Dell Wyse Unveils Thin Client of Last Resort
January 15, 2013 Alex Woodie
Dell‘s Wyse group last week took the wraps off Project Ophelia, a new thin client computer that’s about the size of a USB memory stick. The device is designed to allow consumers and employees who don’t have a smartphone, tablet, or laptop to still access to their computing environments by plugging into monitors and keyboards they stumble across in the wild.
Project Ophelia is the latest brainchild of Dell’s “cloud client computing” group, which is composed in part of the Wyse organization that the Round Rock, Texas, company bought last spring. The idea behind the project, which will manifest itself by July as an Android OS on a stick, is to give people who don’t have a smartphone, tablet, or laptop access to their apps and data from any existing TV, monitor, or workstation in the world.
We know what you’re thinking: People without smartphones, tablets or laptops? Do they still exist? Apparently, you don’t have to travel deep into the Australian bush to find people who aren’t packing a working computing device of some type. In fact, one may be lurking on your street corner right now.
You see, while people may not voluntarily venture from their homes or caves without a smartphone, tablet, or laptop (or whatever those things from Samsung are), the fact is that people, at some point in their lives, may find themselves without one of the aforementioned devices, and that is precisely the moment that they would whip out their Project Ophelia stick, establish a WiFi connection, connect to a Bluetooth-capable keyboard, and proceed to securely access their sales presentation, financial report, or Katie Perry albums sitting up in the cloud.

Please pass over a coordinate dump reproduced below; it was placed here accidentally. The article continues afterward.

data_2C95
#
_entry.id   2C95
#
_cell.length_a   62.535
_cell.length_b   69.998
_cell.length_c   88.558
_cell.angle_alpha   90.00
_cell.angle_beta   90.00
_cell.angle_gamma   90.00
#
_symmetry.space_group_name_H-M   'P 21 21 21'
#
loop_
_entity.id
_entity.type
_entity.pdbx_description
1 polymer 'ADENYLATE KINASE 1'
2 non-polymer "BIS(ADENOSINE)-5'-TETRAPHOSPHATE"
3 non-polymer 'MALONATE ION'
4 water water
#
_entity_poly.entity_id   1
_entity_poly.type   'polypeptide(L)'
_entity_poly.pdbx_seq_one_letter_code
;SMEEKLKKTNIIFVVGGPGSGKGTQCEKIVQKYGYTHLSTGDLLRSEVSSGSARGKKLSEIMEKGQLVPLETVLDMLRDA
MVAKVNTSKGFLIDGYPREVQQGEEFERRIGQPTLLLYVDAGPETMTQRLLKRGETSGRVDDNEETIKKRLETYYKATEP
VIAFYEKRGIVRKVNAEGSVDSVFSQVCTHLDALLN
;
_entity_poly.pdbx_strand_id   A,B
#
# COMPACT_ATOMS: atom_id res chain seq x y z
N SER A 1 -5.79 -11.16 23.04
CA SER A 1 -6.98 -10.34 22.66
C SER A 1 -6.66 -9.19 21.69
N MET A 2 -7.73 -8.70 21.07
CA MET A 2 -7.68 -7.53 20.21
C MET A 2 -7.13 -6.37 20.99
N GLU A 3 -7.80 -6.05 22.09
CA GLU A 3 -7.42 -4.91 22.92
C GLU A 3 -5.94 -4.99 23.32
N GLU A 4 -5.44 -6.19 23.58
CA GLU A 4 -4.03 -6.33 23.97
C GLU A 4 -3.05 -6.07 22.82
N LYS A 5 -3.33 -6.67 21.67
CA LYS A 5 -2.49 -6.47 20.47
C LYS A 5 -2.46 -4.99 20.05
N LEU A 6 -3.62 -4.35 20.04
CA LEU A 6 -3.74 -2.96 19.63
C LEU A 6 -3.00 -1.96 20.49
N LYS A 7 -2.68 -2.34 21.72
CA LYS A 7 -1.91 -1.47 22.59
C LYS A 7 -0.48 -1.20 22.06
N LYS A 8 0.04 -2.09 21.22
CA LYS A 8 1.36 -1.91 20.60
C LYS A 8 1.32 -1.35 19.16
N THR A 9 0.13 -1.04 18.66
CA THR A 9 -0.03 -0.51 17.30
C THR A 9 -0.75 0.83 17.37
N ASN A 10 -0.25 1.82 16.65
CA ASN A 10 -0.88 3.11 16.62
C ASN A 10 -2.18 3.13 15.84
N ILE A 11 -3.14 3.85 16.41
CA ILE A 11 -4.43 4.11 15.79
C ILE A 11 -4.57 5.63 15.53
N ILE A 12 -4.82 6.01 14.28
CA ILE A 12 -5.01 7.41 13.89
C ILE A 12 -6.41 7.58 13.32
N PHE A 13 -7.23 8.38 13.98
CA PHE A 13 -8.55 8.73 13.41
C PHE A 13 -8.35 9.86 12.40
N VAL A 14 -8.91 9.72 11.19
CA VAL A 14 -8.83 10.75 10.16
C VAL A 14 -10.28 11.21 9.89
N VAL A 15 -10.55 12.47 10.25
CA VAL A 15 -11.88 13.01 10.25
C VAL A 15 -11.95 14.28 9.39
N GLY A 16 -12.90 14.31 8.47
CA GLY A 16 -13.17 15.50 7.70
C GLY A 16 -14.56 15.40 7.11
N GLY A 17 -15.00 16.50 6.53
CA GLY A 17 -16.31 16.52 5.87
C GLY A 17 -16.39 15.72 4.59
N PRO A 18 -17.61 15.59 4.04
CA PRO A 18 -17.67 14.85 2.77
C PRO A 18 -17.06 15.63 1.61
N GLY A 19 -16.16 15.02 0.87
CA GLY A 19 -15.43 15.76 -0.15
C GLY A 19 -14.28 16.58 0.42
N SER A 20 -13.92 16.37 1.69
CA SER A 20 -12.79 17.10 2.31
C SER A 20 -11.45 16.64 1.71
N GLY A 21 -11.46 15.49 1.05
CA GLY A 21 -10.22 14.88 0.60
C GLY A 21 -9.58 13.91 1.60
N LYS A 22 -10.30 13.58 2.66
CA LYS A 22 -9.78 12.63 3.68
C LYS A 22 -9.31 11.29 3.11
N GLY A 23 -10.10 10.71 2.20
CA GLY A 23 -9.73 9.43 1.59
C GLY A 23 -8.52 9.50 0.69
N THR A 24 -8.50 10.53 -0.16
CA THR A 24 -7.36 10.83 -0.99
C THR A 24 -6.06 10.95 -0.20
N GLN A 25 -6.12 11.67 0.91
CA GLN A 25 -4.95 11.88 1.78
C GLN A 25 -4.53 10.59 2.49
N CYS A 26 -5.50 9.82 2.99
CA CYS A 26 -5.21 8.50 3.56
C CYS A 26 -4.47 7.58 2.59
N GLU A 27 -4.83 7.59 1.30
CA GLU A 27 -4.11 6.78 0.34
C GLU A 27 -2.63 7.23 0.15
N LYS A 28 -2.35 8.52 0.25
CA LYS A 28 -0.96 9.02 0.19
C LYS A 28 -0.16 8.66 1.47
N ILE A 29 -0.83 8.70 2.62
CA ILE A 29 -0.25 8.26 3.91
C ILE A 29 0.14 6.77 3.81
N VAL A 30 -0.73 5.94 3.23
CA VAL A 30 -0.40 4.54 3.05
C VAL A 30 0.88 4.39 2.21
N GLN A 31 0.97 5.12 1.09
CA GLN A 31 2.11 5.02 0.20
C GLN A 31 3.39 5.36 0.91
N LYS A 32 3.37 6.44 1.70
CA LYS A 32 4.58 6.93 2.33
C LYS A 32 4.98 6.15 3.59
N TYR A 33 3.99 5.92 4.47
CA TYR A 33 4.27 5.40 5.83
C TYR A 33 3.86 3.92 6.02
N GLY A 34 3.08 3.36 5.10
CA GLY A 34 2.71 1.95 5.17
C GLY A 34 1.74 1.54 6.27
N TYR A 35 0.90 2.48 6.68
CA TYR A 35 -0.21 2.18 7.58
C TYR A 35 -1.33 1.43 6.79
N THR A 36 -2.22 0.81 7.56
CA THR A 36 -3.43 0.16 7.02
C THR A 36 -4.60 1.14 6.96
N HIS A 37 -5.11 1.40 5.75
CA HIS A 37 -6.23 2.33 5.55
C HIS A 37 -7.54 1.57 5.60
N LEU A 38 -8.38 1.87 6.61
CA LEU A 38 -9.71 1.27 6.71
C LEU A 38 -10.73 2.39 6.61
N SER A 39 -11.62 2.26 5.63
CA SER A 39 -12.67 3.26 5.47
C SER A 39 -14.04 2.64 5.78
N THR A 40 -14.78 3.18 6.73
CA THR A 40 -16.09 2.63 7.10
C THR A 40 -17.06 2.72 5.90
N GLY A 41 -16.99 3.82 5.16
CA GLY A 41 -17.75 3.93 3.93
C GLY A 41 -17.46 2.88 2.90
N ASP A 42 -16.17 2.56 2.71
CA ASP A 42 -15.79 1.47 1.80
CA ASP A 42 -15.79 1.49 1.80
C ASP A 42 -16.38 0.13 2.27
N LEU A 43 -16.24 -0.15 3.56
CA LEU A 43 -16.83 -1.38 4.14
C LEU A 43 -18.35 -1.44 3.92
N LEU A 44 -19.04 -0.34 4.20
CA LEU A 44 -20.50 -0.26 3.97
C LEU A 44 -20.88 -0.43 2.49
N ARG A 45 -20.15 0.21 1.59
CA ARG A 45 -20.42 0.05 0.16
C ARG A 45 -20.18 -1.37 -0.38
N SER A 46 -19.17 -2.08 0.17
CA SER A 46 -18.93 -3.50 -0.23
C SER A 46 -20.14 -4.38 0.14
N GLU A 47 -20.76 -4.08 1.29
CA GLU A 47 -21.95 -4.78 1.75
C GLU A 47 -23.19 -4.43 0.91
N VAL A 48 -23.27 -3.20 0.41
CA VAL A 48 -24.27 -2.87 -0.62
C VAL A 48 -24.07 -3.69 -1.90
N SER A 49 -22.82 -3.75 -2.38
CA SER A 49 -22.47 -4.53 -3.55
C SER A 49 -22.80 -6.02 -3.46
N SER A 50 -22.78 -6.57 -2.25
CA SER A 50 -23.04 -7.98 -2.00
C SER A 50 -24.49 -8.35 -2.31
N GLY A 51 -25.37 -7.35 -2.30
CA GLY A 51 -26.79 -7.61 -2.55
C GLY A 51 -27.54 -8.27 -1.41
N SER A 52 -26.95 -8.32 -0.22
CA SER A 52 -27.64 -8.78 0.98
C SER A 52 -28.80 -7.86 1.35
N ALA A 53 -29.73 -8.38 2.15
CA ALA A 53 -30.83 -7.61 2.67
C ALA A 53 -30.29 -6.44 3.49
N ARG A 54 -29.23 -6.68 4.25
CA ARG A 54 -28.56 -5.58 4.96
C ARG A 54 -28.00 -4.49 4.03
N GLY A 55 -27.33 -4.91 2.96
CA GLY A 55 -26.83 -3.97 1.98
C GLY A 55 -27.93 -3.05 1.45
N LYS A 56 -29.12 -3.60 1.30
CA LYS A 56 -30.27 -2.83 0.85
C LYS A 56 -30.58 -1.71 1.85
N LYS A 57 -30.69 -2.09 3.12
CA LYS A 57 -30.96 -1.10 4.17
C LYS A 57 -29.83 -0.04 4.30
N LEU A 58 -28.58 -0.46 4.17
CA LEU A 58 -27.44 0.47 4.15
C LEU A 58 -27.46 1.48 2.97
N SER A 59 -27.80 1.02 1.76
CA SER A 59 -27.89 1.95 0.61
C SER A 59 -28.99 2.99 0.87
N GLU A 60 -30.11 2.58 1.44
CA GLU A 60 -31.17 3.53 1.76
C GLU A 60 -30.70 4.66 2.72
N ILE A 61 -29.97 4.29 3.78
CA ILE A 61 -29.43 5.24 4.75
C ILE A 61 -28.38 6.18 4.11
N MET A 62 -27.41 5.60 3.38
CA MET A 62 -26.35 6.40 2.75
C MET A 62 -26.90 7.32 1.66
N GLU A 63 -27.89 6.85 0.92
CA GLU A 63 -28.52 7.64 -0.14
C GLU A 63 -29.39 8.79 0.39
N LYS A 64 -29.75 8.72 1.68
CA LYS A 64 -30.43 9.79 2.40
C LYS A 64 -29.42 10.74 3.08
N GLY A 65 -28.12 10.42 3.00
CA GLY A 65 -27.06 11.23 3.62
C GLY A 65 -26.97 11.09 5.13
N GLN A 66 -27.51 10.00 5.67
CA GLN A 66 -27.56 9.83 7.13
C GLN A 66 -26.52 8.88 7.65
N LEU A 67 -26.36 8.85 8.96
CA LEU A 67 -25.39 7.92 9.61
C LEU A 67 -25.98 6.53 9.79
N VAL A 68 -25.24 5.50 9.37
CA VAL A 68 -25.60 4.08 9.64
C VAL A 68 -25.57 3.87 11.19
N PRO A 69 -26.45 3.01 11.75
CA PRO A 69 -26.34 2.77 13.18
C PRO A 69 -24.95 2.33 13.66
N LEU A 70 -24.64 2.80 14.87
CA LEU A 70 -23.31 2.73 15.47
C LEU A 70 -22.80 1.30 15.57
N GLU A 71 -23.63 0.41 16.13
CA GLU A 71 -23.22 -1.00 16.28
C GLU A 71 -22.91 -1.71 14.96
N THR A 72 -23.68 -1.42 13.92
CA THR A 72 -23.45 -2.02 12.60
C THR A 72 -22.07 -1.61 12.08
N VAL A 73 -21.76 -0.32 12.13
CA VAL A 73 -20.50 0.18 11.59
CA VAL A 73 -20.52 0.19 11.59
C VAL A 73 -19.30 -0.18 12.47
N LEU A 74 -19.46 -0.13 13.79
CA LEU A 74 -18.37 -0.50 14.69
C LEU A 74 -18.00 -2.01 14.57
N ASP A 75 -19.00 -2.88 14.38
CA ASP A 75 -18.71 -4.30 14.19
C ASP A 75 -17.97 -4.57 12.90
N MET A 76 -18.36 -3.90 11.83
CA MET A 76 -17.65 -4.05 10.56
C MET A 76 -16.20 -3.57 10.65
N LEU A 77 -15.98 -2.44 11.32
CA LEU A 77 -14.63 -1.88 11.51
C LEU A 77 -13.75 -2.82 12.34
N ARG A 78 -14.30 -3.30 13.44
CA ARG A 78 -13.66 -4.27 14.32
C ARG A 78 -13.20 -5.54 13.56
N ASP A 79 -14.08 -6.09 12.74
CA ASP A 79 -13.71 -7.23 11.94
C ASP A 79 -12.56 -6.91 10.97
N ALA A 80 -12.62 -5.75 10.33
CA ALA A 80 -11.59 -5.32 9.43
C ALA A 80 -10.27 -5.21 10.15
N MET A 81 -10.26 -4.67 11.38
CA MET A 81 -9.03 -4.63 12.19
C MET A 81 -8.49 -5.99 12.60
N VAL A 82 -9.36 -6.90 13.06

As Dell Wyse explains it: “Professionals find it difficult to securely access and share work applications, presentations and content if they are away from their usual devices, or worse, if their mobile devices are misplaced or fail during travel,” the company writes. “It is also difficult for IT organizations to enable and manage access to enterprise apps and content for highly mobile users, especially those who may be without their preferred laptop, tablet, or smartphone.”
Losing a laptop, tablet, or smartphone is scary business, especially when you’re on the road, or living with a two year old. With Project Ophelia, users are given a second chance to get their stuff when their primary device is A.) crushed by an escalator, B.) stolen from a hotel room, or C.) eaten by a baby. Just be careful not to store Project Ophelia in your laptop case, in the same pants that hold that thing from Samsung, or next to the oatmeal.